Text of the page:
Despite not winning a match all season, Crook County can hold their heads up after scoring a late goal in their final match

 - Shelby Squire works to move the ball down the field past a Madras opponent during a match earlier this season.The soccer season didn't go the way that the Crook County Cowgirls had hoped.

The team struggled offensively all year, scoring just five goals the entire season, but head coach Rich Abrams and the team was still positive about the improvement they made.

"We are moving in the right direction," Abrams said. "But everybody got playing time this year, as much as they needed and more."

A big positive for the Cowgirls was they did score a goal late in their final match of the season against Madras, who ended up third in the Tri-Valley Conference.

"That goal meant a lot, especially to the seniors," Abrams said following the match. "It gave us a big lift and validated what we have been doing."

The Cowgirls finished the year with a 0-10 league record and an 0-13 overall mark, but Abrams was quick to point out that this year wasn't about wins and losses, it was about making progress.

For the first time in several years, most of the team will return next year. The Cowgirls lose just two players to graduation, defenders Nohemy Zaratte and Jillian Denney.

"We have the chance to have a much better season next year because we're only losing two seniors, so all that work, it doesn't drain away," Abrams said. "So we are now in a pretty good position as far as next year to just show a lot more improvement, a lot more ball possession."

He added that the big goal for this season was to try to keep the other teams from scoring. With an inexperienced team playing in a good league, that proved to be difficult.

The Cowgirls gave up more goals this year than any other Class 4A team, while scoring the fewest goals of any team in the classification.

Still, the defense did improve as the season progressed.

Now that the defense and midfield are in place, Abrams expects to work more next year on ball possession and trying to score goals.

"We wanted to work this year on just keeping from being scored on and with not having to redo that whole bit for next year, we can focus more now on moving the ball up the field and getting scoring opportunities," Abrams said.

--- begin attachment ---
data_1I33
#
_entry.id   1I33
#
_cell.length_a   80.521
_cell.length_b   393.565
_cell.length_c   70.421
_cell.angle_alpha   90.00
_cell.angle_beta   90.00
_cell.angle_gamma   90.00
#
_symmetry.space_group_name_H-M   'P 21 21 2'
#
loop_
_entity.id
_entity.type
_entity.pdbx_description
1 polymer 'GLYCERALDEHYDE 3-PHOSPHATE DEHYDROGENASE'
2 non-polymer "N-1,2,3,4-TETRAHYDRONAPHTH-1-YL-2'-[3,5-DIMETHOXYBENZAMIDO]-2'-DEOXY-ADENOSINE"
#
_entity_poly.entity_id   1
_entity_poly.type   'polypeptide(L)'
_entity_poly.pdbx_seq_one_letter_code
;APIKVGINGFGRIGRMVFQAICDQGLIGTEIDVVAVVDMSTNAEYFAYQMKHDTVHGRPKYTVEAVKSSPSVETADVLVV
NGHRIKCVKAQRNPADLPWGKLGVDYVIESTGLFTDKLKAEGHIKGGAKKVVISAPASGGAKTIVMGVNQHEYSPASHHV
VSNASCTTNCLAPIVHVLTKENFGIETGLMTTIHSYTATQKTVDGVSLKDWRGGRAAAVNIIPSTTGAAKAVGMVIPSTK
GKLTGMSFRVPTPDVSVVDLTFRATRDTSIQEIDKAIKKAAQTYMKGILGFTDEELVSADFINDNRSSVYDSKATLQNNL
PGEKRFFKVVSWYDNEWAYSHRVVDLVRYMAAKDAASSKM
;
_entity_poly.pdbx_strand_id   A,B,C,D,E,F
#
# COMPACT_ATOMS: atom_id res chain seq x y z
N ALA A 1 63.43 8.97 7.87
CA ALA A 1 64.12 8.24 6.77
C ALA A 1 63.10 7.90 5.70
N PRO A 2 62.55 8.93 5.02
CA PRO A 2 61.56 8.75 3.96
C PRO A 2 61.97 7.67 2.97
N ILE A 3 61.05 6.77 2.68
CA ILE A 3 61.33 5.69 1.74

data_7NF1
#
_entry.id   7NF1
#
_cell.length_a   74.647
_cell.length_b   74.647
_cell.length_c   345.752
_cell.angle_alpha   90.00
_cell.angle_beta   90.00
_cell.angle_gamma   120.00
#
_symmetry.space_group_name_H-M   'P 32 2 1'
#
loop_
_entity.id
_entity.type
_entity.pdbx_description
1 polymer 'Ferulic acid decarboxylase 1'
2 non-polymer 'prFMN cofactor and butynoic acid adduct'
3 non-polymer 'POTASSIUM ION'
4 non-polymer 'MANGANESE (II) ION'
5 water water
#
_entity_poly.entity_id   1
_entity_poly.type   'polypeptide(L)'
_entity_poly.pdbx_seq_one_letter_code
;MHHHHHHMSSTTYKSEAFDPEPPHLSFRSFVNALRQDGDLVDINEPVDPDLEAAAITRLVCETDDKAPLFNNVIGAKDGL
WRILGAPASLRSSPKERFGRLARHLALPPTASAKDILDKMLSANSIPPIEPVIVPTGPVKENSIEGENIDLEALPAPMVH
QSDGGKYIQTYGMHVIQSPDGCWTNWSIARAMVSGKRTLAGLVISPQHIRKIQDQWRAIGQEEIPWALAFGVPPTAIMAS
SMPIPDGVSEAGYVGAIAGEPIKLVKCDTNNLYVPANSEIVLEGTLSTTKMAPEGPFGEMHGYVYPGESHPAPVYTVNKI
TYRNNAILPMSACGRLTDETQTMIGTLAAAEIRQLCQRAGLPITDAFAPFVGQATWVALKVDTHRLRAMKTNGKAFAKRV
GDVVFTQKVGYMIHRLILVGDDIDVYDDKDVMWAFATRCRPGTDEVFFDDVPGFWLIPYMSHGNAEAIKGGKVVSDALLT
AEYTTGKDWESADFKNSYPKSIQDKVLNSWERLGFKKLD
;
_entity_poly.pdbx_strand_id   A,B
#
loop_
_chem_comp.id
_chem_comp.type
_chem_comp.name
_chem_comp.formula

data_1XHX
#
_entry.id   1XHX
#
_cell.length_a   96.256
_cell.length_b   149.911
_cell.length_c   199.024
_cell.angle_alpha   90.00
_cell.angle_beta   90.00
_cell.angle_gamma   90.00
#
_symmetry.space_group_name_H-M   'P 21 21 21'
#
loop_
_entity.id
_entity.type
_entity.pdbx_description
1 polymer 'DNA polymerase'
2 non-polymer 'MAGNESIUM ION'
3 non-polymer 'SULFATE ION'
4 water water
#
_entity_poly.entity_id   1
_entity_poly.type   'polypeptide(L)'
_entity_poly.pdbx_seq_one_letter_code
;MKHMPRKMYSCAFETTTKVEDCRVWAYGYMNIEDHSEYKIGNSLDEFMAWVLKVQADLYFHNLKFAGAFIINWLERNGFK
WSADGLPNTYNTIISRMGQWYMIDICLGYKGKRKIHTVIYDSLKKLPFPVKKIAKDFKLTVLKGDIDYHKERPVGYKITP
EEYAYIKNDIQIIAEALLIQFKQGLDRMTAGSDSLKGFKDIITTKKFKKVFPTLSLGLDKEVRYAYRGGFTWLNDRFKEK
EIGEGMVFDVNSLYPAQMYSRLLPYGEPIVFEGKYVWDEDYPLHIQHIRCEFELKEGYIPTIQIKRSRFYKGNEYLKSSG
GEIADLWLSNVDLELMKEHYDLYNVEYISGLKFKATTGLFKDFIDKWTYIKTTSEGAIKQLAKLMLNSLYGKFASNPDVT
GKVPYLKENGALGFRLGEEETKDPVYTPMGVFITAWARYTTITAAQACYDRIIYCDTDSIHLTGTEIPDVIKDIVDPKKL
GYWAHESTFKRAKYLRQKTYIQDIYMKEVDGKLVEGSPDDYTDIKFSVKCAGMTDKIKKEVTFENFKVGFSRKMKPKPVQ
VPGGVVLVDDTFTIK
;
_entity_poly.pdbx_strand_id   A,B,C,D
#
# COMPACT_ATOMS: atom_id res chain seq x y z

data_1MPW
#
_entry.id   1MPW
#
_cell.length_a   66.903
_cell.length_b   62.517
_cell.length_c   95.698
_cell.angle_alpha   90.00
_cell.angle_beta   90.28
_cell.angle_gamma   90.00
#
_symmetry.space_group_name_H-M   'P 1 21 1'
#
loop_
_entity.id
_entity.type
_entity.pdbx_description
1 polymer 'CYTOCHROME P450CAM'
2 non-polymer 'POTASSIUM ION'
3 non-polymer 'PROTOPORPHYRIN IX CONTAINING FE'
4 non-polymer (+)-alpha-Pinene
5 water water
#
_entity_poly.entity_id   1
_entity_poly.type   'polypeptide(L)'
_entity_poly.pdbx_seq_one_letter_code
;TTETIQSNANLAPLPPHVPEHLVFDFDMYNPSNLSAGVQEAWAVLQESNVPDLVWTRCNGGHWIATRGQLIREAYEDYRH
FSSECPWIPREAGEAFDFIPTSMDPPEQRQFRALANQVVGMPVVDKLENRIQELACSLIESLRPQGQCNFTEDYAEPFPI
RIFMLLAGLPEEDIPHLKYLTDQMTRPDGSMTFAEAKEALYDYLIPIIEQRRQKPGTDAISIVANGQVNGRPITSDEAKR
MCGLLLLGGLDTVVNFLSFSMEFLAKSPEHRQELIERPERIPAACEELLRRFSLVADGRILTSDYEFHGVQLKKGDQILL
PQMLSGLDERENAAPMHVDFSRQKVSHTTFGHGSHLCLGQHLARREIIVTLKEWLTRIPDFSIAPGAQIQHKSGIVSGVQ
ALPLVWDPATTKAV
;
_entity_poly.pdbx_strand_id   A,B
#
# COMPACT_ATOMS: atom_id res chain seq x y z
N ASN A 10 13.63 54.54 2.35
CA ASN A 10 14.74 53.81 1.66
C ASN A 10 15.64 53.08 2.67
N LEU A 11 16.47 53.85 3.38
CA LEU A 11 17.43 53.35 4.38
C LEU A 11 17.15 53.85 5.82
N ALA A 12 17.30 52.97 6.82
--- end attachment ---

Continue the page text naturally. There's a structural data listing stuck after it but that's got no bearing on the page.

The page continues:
The JV program was also improved this year. Abrams noted that there were several players on the JV team that played well enough to be given a chance to get some varsity playing time.

However, due to injuries, the Cowgirls finished the season with just 12 varsity players and 10 JV players.

Playing shorthanded, the JV team was still competitive. However, with both teams playing at the same time and no extra players, Abrams was unable to get any of those players varsity experience.

Still, everyone played a lot of minutes, giving them needed experience.

In addition, Abrams added that there are several solid middle school players that are expected to move into the program next year. Abrams said that he has also been approached by several freshmen who did not play this year that are interested in playing next year.

"We should have strong numbers," he said. "We have a pretty good group coming up for next year, and we have almost everyone back. I would say that this year was a giant learning curve. I know that sounds like a coach thing to say, but we were completely inexperienced, and I think that they grew."

Building a winning program at Crook County has proven to be difficult.

Since joining the Tri-Valley Conference in 2014, Crook County has won just four conference games and tied one, while dropping 35. Nonconference action hasn't been much better as the team has won just two nonconference games in that time period.

If you go back farther, it doesn't get any better. During the four years that Crook County competed in Special District 1, they won just six games and tied two, while dropping 42 matches.

Before that, Crook County was in the Class 5A Intermountain Conference, where they won just one league match in their final four years in the conference.

Although the Cowgirls should be better next year, the team rejoins the Intermountain Conference, potentially making the competition even tougher.

"I have no idea other than the Redmond teams what we are getting into with those other teams" Abrams said of the move to Class 5A. "I think that we can compete at that Redmond level and next year we will. It's hard to know where things will go next year, but I think that we will improve as far as what we do on the field. Whether we can turn that into wins against teams like Ridgeview and really strong programs, that remains to be seen."

The good news for Crook County is that next year's IMC will not be the same as in the past.

The Bend schools, who have dominated soccer not just on the local level but at the state level, are moving up to Class 6A and will no longer be in the picture.

However, Ridgeview reached the quarterfinals this year before falling in a close match, and Hood River Valley, which will join the conference next year, was a league champion. Finding a way to win games will still be an uphill battle.

With that in mind, it isn't about winning matches to Abrams, it is all about getting better.

Whether or not that will translate to wins remains to be seen, but Abrams is confident that the team will be improved.

"We are moving in the right direction," he repeated. "And I think that we will be considerably better next year."

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